Maintaining physical activity and good health during the pandemic will not only help with weight management, but also support a healthy immune system and improve mental health as we cope with the ongoing disruption to our lives, says Austin Brooks of the Virginia Cooperative Extension Family Nutrition Program.

“Physical activity guidelines recommend 150 minutes of moderate-intensity physical activity and two full-body strength training sessions each week, yet only about 1 in 5 Americans meet these guidelines,” says Brooks.

Brooks offers the following advice for maintaining physical activity at home.

·         Start small and build up your fitness. The benefits are twofold – starting slowly helps you establish a regular habit of activity without overwhelming you and keeps you from getting sore or injured. For complete beginners, 5-10 minutes a day is a great initial goal. For people who have been active off and on, focus on consistency, even if that means dialing back the length per session.

·         Use your body. Bodyweight exercises are adaptable for any fitness level and can give you a great workout. Bodyweight exercises can be used for strength training or cardio. No need for equipment or large space to perform at home – all you need is a mat or towel to get started. You can find exercise ideas, with explanations of how to safely perform different bodyweight movements online here.

·         Get creative for cardio. Unless you feel like investing in a stationary bike or treadmill, there are low-cost options for cardio activities outside the gym. Dress appropriately and head outdoors for a walk around the neighborhood, a bike trip on a local trail, or hit your favorite hiking spot. Don’t forget a mask! Indoors, jumping rope (real or imaginary), jumping jacks, and other cardio moves you may remember from P.E. are good options. There are ways to modify for lower impact or lower intensity as needed, such as step taps in place of jumping jacks. If you have a staircase in your home, take a few trips up and down at the fastest speed you can safely manage or quickly step up and down the bottom step.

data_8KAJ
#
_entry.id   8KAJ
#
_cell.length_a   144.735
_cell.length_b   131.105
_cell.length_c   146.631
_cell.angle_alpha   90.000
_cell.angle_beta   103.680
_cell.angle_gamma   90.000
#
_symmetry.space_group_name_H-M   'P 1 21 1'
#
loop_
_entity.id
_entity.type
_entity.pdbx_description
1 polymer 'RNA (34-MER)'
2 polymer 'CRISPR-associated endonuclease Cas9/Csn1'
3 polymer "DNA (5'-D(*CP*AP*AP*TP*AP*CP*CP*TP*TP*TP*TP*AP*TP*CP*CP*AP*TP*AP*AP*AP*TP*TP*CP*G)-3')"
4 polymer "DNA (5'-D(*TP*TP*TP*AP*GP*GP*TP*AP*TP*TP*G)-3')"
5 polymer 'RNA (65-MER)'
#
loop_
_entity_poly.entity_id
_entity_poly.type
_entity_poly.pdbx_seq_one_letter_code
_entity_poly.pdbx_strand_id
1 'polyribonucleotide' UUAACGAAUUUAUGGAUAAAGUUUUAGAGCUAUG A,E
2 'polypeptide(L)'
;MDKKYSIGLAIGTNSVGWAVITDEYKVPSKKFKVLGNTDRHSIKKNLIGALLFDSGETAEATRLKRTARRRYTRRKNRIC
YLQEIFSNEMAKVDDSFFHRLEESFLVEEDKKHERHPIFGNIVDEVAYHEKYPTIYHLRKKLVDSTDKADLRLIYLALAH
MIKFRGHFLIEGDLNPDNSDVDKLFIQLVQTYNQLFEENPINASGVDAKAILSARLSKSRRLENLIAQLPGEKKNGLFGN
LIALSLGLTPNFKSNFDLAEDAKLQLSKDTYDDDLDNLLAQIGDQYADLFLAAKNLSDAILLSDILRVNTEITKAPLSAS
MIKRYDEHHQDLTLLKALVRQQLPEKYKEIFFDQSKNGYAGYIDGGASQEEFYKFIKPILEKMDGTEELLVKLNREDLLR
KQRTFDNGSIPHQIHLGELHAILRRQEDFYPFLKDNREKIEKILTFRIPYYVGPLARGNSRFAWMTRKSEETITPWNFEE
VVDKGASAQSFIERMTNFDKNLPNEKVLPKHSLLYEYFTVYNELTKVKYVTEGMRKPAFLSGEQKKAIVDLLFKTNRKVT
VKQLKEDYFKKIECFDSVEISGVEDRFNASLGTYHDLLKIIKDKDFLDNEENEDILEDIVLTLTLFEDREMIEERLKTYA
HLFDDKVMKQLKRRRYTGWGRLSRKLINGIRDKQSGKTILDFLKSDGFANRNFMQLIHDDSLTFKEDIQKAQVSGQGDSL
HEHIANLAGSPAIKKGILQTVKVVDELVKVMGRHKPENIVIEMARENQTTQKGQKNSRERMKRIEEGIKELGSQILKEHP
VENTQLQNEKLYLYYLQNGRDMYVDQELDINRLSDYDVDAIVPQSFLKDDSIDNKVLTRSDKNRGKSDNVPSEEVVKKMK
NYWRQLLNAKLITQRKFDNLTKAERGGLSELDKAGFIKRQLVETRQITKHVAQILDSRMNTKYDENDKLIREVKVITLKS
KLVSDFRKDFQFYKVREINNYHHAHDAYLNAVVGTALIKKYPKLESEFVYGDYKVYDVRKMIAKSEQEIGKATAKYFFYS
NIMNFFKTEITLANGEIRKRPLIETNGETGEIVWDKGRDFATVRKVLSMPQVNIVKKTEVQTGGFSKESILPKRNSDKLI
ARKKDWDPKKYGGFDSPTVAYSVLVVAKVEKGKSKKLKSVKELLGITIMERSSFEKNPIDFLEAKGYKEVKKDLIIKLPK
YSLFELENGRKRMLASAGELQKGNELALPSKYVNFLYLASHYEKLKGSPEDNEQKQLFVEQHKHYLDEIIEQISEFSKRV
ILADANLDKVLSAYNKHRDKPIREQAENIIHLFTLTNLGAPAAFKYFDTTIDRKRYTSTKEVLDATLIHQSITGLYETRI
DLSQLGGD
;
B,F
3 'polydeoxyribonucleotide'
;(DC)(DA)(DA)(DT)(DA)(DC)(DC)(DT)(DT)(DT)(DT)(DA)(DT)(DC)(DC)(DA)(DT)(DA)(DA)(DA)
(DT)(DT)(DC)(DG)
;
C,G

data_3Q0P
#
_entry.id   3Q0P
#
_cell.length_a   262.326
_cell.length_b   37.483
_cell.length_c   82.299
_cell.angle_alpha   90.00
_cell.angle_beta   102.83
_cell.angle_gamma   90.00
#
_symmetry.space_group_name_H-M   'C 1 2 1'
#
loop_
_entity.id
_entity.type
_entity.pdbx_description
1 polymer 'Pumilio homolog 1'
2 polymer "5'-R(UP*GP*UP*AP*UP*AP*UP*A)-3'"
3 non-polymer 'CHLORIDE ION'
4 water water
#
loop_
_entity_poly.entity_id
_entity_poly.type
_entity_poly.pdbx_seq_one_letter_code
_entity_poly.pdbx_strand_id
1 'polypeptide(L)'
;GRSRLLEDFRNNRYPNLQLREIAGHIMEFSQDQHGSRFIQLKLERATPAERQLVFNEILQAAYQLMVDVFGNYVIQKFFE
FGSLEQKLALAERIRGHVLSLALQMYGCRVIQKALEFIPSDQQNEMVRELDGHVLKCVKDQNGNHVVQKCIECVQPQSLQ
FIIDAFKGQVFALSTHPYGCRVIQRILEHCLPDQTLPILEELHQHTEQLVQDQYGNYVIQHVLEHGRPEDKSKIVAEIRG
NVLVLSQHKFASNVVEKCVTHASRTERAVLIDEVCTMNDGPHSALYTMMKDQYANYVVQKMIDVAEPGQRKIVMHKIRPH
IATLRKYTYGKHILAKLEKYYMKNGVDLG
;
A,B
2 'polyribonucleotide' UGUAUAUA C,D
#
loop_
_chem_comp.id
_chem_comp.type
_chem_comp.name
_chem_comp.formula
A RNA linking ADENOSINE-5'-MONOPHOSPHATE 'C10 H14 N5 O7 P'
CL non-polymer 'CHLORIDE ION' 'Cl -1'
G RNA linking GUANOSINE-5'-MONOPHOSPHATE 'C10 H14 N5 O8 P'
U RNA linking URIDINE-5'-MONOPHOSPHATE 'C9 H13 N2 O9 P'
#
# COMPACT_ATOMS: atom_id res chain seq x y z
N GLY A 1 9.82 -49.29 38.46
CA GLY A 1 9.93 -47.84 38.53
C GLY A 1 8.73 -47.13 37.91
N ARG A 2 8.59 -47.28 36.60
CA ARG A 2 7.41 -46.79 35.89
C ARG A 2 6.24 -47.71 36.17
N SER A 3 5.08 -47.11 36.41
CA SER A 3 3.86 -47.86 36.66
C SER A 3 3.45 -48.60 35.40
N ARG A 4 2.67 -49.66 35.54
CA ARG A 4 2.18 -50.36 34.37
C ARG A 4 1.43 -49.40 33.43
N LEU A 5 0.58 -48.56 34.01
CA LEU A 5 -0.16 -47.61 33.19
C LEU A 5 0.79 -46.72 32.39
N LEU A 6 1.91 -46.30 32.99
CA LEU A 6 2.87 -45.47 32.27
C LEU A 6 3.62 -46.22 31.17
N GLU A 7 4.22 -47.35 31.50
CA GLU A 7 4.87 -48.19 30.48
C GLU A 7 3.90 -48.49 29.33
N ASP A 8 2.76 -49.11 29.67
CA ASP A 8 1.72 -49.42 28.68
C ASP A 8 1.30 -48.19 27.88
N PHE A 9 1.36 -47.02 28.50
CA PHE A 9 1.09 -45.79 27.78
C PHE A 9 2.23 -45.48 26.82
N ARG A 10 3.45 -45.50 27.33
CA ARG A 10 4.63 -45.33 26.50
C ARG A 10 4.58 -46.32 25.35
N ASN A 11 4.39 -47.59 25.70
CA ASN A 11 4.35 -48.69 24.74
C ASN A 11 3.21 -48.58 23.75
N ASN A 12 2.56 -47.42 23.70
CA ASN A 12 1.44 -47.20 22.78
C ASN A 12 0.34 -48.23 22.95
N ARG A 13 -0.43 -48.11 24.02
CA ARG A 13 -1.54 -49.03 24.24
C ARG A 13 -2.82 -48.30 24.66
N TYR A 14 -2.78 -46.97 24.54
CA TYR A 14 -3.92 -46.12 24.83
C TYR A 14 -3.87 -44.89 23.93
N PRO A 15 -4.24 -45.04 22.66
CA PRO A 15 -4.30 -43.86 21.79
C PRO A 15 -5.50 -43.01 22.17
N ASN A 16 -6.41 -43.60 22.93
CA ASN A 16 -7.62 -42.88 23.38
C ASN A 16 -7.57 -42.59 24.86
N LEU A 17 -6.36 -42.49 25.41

·         Check out online resources for follow-along workouts. There are lots of good workout videos online you can use. Many personal trainers have also shifted to streaming workouts using Zoom or Instagram Live, etc. You can find plenty of options for low or no equipment workouts. Find a reputable source – a certified and respected personal trainer - and try one out.

·         DIY equipment for new challenges. If you’re ready to add weight to some of your strength moves, head for the recycling bin. Plastic bottles or jugs (especially with handles) make good home weights. One gallon of water in an old milk jug weighs 8 pounds and can be used for bicep curls, bent over rows, or goblet squats. Smaller drink bottles or cans of beans are a nice option for lighter weights. While not a DIY option, resistance bands are much more affordable and available than dumbbells or other traditional weights and take up almost no room at home.

·         Just like our diets need balance, physical activity routines should include time spent on all the components of fitness – cardio or aerobic activity, strength training, flexibility, and balance. This balance helps maximize health benefits and reduce the risk of injury. If you have a strong cardio habit, start incorporating strength training and flexibility or vice versa.

·         Fit in fitness throughout the day. It can be hard to find a full 30 minutes every day to devote to physical activity, which is why this is one of the biggest barriers to moving more. It works just as well to break it up into smaller “bite-sized” chunks throughout the day until you hit the 30-minute (or more) mark. It might even be better to approach physical activity this way. When working out at the gym, you probably only want to go once during the day. But if your home is the gym, you can go as many times as you like. Perhaps start the day with 10 minutes of stretching, take a 20-minute walk after lunch, and do a 15-minute circuit of strength moves to decompress after work is complete for the day. You have three different types of activity in and are well on your way to meeting the physical activity guidelines for the week.

About Brooks

Austin Brooks is a project associate for the Virginia Cooperative Extension Family Nutrition Program, focusing on promoting access and opportunities for physical activity across the state for SNAP-eligible families. Brooks is a registered dietitian nutritionist and certified personal trainer. Learn more about Brooks here.

Schedule an interview

To secure an interview, contact Shannon Andrea in the media relations office at sandrea@vt.edu or 703-399-9494.